Comparing her first experience navigating the American health care system with a visit to the local Baskin-Robbins ice cream parlor—famous home of the '31 flavors'—a British health economist asks, "Can we treat health care like ice cream? Does more choice raise collective society benefit or well-being?"
During a year spent in Seattle as a Commonwealth Fund Harkness Fellow in Health Care Policy, Rhiannon Tudor Edwards was "overwhelmed" by the choices offered among coffee, TV channels, and health care options, she recounts in her essay, Blind Faith and Choice (Health Affairs, Nov./Dec. 2005). But when Edwards, a senior research fellow in health economics at the University of Wales, developed a serious sinus infection, she had trouble tracking down a provider that would both agree to accept her "comprehensive" health insurance and schedule a timely appointment. Noting that in the U.K. waiting a day or two for an appointment with a general practitioner is routine, Edwards observes ironically that "in the U.S. there was more choice of providers unable to offer me an immediate appointment."
Edwards eventually visited a health clinic that accepted walk-ins—not so much as a result of informed choice as one of immediate need. She was surprised when American friends later quizzed her about the brand of antibiotics she had been prescribed; as a Briton, she would not have thought that she had a choice in the matter.
Proponents of the individual health insurance market and health savings accounts promise they can provide consumers choice among health plans, providers, and even treatments. Such policies are grounded in economic theory positing that the "invisible hand" of the competitive market can efficiently balance supply and demand. This can work when consumers are fully informed, goods or services are homogenous, and there is free entry into and out of the market. But, Edwards argues, none of these conditions exists in the U.S. health care system.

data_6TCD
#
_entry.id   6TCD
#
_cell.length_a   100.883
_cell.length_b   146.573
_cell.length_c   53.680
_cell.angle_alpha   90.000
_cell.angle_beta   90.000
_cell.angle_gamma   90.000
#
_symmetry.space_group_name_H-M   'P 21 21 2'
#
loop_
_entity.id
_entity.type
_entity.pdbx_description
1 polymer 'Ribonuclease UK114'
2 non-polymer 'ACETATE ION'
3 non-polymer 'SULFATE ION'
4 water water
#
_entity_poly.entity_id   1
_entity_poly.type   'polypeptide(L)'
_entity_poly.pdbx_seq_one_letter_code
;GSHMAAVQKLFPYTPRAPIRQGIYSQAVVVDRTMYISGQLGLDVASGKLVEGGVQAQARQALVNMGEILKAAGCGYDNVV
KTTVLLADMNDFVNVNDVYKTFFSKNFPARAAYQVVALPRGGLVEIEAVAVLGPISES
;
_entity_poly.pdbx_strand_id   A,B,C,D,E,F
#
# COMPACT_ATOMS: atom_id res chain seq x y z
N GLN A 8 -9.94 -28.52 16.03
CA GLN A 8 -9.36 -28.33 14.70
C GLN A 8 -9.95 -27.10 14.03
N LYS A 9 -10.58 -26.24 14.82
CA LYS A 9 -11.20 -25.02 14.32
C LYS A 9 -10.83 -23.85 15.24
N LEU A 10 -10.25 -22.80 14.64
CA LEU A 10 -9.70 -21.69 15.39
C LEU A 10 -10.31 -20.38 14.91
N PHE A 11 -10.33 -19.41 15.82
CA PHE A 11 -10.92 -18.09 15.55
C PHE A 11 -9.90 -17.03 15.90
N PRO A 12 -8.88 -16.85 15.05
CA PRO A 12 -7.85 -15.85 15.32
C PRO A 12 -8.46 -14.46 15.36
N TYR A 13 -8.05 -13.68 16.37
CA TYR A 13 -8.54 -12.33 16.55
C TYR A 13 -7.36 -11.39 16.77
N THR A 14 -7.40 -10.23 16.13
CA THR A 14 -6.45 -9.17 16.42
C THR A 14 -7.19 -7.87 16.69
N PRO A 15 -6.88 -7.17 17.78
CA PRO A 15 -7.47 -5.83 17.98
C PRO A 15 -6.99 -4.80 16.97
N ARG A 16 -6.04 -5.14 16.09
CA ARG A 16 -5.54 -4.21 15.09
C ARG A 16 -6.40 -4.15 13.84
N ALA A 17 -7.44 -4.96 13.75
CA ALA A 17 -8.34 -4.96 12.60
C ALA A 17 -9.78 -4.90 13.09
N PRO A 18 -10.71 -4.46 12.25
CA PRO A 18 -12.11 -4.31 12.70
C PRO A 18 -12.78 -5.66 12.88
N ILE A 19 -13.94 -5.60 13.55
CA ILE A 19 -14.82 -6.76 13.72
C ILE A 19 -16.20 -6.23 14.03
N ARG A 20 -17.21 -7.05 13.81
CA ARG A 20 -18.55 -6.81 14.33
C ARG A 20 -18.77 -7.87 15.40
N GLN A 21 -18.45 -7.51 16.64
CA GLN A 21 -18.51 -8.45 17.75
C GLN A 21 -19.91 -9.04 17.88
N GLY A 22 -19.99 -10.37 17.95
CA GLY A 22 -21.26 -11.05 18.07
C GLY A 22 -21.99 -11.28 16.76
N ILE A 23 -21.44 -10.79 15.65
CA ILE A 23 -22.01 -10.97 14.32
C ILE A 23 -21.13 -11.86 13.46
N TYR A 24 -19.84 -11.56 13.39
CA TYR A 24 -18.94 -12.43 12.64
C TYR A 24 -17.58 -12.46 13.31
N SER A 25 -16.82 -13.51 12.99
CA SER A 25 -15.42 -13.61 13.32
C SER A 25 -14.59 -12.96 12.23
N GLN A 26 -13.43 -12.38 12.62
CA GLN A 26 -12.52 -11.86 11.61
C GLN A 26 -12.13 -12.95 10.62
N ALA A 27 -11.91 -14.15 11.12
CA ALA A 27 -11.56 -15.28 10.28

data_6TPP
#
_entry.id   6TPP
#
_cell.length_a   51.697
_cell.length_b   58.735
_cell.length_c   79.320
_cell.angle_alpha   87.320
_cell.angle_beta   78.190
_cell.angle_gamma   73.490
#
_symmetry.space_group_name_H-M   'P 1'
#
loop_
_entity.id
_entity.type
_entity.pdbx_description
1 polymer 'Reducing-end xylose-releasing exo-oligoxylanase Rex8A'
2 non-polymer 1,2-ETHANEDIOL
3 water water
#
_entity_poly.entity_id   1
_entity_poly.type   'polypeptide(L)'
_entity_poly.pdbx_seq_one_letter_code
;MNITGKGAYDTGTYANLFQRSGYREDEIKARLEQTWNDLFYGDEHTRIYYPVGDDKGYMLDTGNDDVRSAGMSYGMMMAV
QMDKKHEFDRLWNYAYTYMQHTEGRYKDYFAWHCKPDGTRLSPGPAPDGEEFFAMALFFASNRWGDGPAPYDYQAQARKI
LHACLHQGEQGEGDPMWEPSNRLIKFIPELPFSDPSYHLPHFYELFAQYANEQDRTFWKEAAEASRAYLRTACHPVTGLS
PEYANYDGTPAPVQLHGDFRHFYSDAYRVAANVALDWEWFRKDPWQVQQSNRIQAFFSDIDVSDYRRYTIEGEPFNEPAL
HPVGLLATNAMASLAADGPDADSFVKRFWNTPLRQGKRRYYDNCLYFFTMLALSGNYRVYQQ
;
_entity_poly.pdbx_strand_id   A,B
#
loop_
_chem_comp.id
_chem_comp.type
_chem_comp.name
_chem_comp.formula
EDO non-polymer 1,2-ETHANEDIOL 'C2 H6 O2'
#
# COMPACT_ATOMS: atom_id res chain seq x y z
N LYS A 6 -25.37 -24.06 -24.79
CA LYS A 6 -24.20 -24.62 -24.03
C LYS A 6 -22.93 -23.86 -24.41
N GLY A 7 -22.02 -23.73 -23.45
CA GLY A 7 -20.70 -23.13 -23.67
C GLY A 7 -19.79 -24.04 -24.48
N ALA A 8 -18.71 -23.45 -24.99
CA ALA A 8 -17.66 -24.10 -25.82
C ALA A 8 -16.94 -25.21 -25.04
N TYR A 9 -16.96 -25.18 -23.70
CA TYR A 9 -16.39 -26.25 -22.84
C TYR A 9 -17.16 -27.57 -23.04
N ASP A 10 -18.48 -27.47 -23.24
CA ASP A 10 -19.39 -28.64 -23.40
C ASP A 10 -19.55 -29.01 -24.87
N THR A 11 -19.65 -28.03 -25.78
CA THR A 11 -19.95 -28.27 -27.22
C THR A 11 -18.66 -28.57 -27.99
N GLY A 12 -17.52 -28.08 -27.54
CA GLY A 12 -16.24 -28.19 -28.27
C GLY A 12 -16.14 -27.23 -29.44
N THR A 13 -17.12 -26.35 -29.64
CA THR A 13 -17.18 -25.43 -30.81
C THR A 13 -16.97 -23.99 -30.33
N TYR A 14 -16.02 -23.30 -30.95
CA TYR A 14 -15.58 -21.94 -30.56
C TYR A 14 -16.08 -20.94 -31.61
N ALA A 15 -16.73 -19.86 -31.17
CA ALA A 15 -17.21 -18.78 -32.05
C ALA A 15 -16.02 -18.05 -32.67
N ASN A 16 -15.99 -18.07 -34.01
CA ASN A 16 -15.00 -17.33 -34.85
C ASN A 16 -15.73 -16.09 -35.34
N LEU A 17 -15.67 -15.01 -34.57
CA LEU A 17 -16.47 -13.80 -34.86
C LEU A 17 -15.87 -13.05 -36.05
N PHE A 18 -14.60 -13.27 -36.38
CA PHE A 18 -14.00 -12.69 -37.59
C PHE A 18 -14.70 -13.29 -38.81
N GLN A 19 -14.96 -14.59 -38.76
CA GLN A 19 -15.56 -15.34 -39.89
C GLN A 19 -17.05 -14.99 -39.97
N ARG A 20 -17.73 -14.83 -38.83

Rather than freely choosing among providers, patients typically depend on their doctors to act in their best interest. Edwards cites a 2002 Harris Interactive survey of U.S. adults that found only 1 percent of respondents had made a decision to change health plans, doctors, or hospitals on the basis of performance evidence.
What's more, choice has yet to produce outstanding health status or equitable access to needed care in U.S., especially when compared with other modern health systems. Patients without insurance have few or no choices about their care. In fact, policies such as health savings accounts can actually isolate patients, Edwards finds, forcing them to take on greater financial responsibility and risk.
"Ultimately, choice comes at a price. As consumers, we are expected to pay for the privilege of choice, and if we cannot pay, we do not get to choose and, more than likely, do not get at all," concludes Edwards. "I left the U.S. convinced that having less choice in health care is a price well worth paying for universal coverage."